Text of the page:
This does mean, though, that we need a way to construct an Enumerator where the interpose  message send occurs physically within the current file. Fortunately, this isn't difficult. It's just a little more verbose.

def interpose(separator, &block)
  unless block_given?
    return Enumerator.new do |yielder|
      interpose(separator) do |item|
        yielder << item
      end
    end
  end
  # ...
end

With the inner call to interpose  now captured in a block inside this file, the refinement is active and our test passes.

5 examples, 0 failures, 5 passed

This feels like a big distraction before the "meat" of the interpose  method. Let's extract the Enumerator  creation out into its own method.

module Interpose
  refine Enumerable do
    def interpose(separator, &block)
      return interpose_enumerator(separator) unless block_given?
      each_with_index do |item, index|
        yield separator if index != 0
        yield item
      end
    end

    private

    def interpose_enumerator(separator)
      Enumerator.new do |yielder|
        interpose(separator) do |item|
          yielder << item
        end
      end
    end
  end
end

Again: the extra boilerplate for generating an Enumerator  is only because we're defining this code as a refinement. If it were an ordinary module method, returning an optional Enumerator  would be a one-liner.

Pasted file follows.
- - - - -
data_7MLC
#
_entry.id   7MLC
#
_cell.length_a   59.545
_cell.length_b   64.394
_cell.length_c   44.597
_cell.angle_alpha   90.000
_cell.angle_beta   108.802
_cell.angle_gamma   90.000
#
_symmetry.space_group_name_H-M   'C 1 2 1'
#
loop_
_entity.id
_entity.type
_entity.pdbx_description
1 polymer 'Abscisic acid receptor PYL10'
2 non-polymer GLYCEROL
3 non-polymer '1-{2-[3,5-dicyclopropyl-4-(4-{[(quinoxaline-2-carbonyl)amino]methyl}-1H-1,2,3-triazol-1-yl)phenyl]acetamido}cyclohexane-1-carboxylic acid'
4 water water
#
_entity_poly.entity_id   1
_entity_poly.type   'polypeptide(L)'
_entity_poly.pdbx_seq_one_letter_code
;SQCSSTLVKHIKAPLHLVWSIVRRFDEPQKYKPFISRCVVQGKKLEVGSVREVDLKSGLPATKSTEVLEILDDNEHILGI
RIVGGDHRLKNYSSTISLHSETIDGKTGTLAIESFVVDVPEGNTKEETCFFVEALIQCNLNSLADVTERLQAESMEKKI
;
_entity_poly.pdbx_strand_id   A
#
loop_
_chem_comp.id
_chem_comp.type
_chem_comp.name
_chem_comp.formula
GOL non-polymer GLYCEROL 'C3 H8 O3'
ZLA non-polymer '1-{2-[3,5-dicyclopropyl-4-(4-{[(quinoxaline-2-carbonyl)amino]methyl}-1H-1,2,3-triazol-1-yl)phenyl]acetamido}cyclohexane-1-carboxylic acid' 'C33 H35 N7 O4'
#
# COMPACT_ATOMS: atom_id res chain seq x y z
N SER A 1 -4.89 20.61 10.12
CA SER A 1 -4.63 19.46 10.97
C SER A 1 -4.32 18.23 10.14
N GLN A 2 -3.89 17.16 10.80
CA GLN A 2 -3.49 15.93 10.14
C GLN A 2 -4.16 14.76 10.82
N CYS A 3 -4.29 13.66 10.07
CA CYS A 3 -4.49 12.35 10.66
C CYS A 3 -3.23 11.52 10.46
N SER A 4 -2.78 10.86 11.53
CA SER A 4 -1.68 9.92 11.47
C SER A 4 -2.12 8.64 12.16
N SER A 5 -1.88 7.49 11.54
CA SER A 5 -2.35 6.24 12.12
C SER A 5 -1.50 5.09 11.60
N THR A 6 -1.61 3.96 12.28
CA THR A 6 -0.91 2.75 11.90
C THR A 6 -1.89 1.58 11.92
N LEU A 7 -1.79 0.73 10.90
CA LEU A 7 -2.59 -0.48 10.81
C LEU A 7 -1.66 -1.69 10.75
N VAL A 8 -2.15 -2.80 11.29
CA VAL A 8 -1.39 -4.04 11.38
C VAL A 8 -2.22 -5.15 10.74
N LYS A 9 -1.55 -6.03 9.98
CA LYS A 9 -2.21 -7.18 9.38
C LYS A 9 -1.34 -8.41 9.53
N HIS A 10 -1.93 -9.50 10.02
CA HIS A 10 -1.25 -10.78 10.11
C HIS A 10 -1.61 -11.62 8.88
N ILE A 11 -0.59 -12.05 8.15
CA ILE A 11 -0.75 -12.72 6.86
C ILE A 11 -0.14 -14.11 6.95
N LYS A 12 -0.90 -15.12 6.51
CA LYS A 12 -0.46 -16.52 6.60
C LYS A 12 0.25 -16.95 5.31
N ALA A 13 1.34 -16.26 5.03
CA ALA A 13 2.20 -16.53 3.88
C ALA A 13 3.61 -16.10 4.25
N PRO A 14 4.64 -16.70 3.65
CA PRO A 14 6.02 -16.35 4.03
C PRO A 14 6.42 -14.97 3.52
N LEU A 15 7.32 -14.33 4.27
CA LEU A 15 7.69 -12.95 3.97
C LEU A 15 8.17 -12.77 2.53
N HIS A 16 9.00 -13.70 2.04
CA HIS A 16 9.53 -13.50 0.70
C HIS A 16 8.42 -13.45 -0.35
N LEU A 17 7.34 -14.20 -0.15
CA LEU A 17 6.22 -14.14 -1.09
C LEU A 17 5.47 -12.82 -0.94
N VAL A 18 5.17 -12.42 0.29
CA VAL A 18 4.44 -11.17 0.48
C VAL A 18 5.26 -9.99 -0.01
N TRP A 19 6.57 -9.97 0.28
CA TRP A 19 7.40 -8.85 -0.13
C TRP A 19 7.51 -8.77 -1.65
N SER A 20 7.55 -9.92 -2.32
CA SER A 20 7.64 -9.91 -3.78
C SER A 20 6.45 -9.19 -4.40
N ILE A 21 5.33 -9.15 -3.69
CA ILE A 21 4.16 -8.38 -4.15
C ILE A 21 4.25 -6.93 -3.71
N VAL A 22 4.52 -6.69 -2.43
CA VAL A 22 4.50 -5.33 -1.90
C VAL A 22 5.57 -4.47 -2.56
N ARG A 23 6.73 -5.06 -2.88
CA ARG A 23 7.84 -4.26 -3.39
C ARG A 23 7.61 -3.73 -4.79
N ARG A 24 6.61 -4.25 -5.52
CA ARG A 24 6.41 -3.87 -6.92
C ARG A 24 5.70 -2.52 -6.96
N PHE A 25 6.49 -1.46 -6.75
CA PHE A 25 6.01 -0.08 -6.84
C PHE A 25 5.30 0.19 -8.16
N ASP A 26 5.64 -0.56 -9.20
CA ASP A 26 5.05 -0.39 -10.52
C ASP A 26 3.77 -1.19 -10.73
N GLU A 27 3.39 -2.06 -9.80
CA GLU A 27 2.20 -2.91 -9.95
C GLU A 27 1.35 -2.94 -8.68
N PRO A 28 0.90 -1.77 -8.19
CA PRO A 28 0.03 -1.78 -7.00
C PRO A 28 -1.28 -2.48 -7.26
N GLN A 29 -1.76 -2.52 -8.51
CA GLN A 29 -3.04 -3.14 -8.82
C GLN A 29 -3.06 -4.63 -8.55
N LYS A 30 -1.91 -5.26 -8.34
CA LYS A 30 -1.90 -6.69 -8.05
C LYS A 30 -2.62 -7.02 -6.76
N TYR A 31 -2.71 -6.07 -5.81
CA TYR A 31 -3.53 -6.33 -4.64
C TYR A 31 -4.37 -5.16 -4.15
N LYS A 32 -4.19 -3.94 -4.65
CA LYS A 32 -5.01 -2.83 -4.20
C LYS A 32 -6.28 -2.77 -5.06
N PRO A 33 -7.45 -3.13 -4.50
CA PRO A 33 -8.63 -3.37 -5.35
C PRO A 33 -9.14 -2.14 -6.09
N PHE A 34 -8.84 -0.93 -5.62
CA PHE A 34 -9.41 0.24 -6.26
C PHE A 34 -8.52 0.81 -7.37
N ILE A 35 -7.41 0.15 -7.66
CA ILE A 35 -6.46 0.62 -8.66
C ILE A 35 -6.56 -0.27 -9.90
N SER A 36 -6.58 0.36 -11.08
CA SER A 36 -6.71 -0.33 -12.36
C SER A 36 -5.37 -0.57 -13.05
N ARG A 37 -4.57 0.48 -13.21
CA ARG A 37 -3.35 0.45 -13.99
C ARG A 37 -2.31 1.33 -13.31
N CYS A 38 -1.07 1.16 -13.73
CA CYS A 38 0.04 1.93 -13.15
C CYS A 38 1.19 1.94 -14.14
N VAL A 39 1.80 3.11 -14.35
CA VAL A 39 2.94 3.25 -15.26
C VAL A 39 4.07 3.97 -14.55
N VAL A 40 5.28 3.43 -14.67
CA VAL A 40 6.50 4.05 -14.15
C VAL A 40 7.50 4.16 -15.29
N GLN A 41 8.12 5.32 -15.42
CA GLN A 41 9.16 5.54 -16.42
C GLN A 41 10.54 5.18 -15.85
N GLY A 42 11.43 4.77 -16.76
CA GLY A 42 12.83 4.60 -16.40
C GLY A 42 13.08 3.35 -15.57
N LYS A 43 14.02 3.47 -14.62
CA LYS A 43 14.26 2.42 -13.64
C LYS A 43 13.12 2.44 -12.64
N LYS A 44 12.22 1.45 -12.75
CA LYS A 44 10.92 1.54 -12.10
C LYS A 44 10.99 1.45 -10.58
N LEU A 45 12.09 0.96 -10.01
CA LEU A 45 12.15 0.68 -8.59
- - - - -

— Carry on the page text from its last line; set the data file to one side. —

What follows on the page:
We've tested the block-less version of interpose with an empty sequence. We'd like to ensure that the generated Enumerator  has the exact same semantics as the block form of interpose, in all scenarios.

There are three more tests for the block-form call. These all have a very similar shape to each other.

it "yields back a one-item sequence unaltered" do
  expect{|b| [1].interpose(:sep, &b)}.to yield_successive_args(1)
end

it "interposes separator between a pair of items" do
  expect{|b| [1,2].interpose(:sep, &b)}
    .to yield_successive_args(1, :sep, 2)
end

it "interposes separator between each item in a 3-element list" do
  expect{|b| [1,2,3].interpose(:sep, &b)}
    .to yield_successive_args(1, :sep, 2, :sep, 3)
end

Let's extract them into a shared example group and re-use them for both block-form and block-less versions of the call. We'll start by abstracting the way interpose  is called into a helper method called expect_transformation .

def expect_transformation(from:,to:)
  expect{|b| from.interpose(:sep, &b) }.to yield_successive_args(*to)
end

it "yields back a one-item sequence unaltered" do
  expect_transformation from: [1], to: [1]
end

it "interposes separator between a pair of items" do
  expect_transformation from: [1,2], to: [1, :sep, 2]
end

it "interposes separator between each item in a 3-element list" do
  expect_transformation from: [1, 2, 3], to: [1, :sep, 2, :sep, 3]
end